Assuming Australia is past the worst of the Covid-19 crisis, as numbers of newly infected people continue to fall, it is still a pertinent question to ask: are your affairs in order?
Now doesn’t necessarily seem like the right time to be having this discussion, but is there ever a right time? Perhaps the fact that we all have so much time on our hands at home, means that it is the right time.
We have seen a surge of people wanting to update their wills or indeed put them into place since the Covid-19 crisis started.
In Australia, legislation differs in each state, so it is worth checking what is required where you live, but in Victoria, the options available to people include:
To be valid, wills must be signed by the person making the will in the presence of two lay witnesses. The witnesses cannot be a beneficiary or executor under the will. Executing a will in the presence of two witnesses sounds challenging in the current climate of social distancing, but there are ways to make it happen. You could try your local pharmacy, or your neighbours, providing appropriate distancing is practised.
Other than that, wills do not require anything overly formal. They must be dated and the witnesses must be satisfied that the person understands what they are signing and doesn’t do so under duress. If there is any doubt as to the person’s capacity to validly sign a will, then a doctor’s opinion should be sought to establish capacity. The person must be able to understand the nature and effect of what they are signing.
Wills once executed, should be kept in a place for safe-keeping, ideally not where you live (in case the house burns down). Someone should know where the original is kept.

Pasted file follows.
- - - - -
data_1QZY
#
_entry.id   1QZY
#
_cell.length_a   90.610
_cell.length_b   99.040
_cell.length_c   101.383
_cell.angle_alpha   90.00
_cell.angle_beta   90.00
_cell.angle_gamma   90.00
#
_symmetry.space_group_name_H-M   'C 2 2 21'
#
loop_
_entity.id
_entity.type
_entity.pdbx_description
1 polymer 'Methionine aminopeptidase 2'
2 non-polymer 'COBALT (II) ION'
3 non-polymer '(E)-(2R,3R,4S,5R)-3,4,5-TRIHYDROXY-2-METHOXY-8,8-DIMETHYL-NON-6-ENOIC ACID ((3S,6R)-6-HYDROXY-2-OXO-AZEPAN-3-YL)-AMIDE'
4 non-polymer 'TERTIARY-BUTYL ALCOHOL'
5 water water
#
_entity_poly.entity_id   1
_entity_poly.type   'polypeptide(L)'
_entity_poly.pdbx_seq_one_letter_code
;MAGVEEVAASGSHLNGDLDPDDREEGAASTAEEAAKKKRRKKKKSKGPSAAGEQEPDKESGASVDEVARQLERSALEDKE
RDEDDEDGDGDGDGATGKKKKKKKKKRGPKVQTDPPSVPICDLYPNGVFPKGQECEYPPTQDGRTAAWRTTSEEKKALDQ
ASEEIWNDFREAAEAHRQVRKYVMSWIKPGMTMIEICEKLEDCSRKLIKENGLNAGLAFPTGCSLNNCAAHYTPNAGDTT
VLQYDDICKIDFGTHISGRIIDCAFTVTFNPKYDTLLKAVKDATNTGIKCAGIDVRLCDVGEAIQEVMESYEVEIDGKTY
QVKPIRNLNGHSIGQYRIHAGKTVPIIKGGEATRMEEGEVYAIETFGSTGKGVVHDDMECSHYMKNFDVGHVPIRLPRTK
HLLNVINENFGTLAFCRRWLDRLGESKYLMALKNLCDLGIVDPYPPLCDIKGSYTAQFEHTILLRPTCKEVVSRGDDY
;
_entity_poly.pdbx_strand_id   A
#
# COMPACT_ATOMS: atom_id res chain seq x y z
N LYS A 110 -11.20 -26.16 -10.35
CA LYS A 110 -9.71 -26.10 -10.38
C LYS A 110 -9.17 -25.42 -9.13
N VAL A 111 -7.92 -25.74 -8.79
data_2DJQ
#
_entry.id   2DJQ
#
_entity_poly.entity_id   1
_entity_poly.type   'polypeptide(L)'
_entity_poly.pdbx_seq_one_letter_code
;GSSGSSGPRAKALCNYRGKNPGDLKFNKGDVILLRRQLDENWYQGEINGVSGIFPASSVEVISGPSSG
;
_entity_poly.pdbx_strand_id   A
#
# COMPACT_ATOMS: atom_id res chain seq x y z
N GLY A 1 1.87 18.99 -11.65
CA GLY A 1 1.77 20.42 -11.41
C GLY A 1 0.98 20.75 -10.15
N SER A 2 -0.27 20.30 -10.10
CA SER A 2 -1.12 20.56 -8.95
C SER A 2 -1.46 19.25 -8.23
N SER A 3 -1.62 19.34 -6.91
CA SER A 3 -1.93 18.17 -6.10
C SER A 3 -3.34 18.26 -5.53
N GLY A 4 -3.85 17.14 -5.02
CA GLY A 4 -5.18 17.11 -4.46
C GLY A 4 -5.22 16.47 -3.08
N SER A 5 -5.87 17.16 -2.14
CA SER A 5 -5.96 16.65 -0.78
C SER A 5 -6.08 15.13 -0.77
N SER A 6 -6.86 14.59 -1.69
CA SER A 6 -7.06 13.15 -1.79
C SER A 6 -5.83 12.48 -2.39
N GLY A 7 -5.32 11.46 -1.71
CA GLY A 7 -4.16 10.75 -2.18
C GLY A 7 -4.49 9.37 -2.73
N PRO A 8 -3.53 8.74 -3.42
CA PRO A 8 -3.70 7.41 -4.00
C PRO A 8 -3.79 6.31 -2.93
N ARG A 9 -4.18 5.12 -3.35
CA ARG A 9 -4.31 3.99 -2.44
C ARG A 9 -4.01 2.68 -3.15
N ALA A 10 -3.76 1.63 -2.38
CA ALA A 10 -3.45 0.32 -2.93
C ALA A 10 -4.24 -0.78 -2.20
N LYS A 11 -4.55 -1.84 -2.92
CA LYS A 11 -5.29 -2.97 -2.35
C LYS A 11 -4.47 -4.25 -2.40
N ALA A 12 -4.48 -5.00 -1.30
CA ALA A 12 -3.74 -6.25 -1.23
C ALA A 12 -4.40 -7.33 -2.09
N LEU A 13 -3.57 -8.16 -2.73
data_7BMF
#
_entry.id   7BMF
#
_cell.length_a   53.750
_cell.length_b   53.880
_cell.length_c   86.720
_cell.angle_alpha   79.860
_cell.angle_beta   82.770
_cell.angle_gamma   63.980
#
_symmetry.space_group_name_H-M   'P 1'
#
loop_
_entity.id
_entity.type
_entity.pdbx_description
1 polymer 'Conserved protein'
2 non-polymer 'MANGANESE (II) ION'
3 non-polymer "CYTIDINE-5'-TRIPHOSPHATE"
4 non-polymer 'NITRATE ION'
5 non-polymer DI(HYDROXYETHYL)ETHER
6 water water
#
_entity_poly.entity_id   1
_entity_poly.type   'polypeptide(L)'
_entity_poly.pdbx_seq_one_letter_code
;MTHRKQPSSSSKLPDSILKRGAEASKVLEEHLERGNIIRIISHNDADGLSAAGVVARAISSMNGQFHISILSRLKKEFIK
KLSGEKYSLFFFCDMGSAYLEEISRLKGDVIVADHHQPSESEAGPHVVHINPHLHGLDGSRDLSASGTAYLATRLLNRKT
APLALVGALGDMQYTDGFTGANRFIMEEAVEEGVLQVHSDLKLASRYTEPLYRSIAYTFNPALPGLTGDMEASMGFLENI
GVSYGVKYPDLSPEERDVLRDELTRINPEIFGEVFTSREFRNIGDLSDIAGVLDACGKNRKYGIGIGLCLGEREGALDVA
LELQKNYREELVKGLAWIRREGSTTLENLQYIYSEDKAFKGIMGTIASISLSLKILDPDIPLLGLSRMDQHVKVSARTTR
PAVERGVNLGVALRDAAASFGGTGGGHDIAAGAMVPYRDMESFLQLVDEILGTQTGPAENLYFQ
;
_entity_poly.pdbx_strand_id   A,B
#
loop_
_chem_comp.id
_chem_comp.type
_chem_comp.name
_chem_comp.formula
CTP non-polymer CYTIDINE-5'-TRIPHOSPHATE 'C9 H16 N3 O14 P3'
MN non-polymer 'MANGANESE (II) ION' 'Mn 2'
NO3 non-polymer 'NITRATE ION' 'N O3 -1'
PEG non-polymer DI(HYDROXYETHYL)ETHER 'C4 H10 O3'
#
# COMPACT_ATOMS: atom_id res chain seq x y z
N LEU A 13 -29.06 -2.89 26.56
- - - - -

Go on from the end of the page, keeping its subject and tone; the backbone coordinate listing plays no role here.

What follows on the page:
We advise people to include the details of their life insurer and superannuation account and any other requisite details that will help an executor administer the estate after the death. We also encourage people to include any wishes they have about their funeral or burial, though these things are not necessary.
Enduring powers of attorney
In Victoria, there are two types of enduring powers of attorney a person can sign. Once is made under the Medical Treatment Planning and Decisions Act 2016and relates to medical decision-making decisions, once the person has lost capacity or is otherwise unable to make decisions relation to their medical care.
A general enduring power of attorney is also available in relation to financial and personal decisions. This document is governed by the Powers of Attorney Act 2014.
Advance care directives
Advance care directives can be binding and non-binding. A binding directive gives specific direction around how a medical condition should be treated, and make specific reference to the delivery of, or withholding of treatment, in specific circumstances.
A non-binding directive is more genera and values based, and would make a directive in a more general sense, for example, I do not want to be kept alive with artificial intervention.
Such documents need to be made in conjunction with a treating medical professional.
For Victorians, the requisite forms and fantastic guidance is available at the website for the Office of the Public Advocate: https://www2.health.vic.gov.au/hospitals-and-health-services/patient-care/end-of-life-care/advance-care-planning/acp-forms